Morris arrived at Dresden on the 22d of January, and found a pleasant welcome awaiting him from the friends he had made during a previous visit. “Mr. Hugh Elliot, the brother of Gilbert Elliot, Lord Minto, calls on me to-day,” he says, “and is more free in his opinion of the ministers than I should have imagined. He tells me that the French army on the other side of the Rhine will next spring be in great force and fine condition, and also that the King’s ministers are very desirous of peace, and would, he is convinced, give in to any terms that should be plausible, hoping that France would then do her own business. Mounier comes in to see me, and gives me some information respecting the early part of the French Revolution and the part which he acted; also traits of M. Necker’s ineptie. Mr. Elliot speaks a little on the same subject. He tells me that the only man he met with of real ability among the French was Mirabeau. He says they were brought up together; he knew him intimately. He was incorruptible. To this I reply that the price of his assistance was perfectly known for every measure. He says that in such case the measure must have met the previous approbation of his own judgment. This is a nice distinction indeed. He allows, however, that he was corruptible enough on the side of his passions, which were violent, and which always could dispose of him. At the club to-day a gentleman whom I saw last summer comes up and tells me that he has often thought of me, inasmuch as events during the campaign have answered exactly to the predictions I then made. I tell him there is no ground of vanity in that circumstance, because the situation of things rendered the course of events inevitable. From the gazettes which within these two days I have had occasion to peruse, it would seem that the expedition fitted out by the French against Ireland has completely failed.”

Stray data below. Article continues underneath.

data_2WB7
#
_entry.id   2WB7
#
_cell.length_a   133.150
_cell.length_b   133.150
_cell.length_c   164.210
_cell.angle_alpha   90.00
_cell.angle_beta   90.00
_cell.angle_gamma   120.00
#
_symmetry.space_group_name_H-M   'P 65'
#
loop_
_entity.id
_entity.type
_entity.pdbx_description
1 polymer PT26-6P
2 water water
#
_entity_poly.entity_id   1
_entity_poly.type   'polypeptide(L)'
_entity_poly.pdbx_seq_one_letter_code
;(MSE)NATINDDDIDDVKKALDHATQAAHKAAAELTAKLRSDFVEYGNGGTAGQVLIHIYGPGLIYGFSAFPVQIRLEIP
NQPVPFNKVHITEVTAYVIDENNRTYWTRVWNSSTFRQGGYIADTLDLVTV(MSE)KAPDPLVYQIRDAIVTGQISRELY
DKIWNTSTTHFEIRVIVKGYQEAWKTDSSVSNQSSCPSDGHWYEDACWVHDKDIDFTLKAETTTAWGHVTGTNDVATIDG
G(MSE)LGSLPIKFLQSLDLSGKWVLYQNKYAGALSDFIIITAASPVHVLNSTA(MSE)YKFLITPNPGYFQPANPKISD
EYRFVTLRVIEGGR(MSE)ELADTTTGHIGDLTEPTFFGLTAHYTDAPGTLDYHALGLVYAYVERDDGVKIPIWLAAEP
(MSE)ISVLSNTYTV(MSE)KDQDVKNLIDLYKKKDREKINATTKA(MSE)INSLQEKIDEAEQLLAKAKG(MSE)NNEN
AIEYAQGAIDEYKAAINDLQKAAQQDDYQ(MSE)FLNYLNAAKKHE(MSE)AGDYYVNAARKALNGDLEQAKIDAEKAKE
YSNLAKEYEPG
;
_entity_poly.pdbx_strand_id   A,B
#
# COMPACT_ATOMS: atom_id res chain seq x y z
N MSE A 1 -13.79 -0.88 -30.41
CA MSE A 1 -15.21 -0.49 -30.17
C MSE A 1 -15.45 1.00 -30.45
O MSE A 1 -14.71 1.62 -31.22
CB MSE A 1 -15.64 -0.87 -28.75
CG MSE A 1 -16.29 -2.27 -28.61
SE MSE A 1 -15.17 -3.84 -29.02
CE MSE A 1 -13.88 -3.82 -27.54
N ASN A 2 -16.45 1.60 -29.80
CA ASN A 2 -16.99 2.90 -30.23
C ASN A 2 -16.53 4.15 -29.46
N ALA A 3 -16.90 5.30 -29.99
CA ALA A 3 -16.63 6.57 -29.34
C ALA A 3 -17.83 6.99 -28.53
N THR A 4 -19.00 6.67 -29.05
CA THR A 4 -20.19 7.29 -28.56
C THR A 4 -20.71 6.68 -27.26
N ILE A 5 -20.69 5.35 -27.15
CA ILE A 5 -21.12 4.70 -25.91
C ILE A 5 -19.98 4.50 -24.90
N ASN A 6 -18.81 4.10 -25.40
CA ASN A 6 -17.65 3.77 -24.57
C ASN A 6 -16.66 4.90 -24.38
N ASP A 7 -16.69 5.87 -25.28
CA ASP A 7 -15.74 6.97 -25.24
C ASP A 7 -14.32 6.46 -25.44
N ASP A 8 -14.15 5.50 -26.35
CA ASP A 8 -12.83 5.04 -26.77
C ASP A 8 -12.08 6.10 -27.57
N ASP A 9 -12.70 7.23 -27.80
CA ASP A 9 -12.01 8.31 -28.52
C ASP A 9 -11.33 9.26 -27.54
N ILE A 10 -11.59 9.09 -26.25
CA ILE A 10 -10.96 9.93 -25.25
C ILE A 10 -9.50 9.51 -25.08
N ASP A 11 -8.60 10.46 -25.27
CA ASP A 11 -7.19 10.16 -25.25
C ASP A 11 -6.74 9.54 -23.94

“A courier from Sir Morton Eden arrives here this morning [January 27th]. He carries to England, I believe, the disagreeable intelligence that the Austrians have been severely beaten and that Mantua has surrendered. This gives all Italy to the French, and they will use it and abuse it. I fancy, notwithstanding M. de Thugut’s assurances, they will be able to stir up the Turks. Certainly the moment is favorable.”
Taking advantage of this courier, “who stays a quarter of an hour longer than he intended,” Morris had the opportunity of acknowledging a letter from Lady Sutherland which had been following him for some weeks.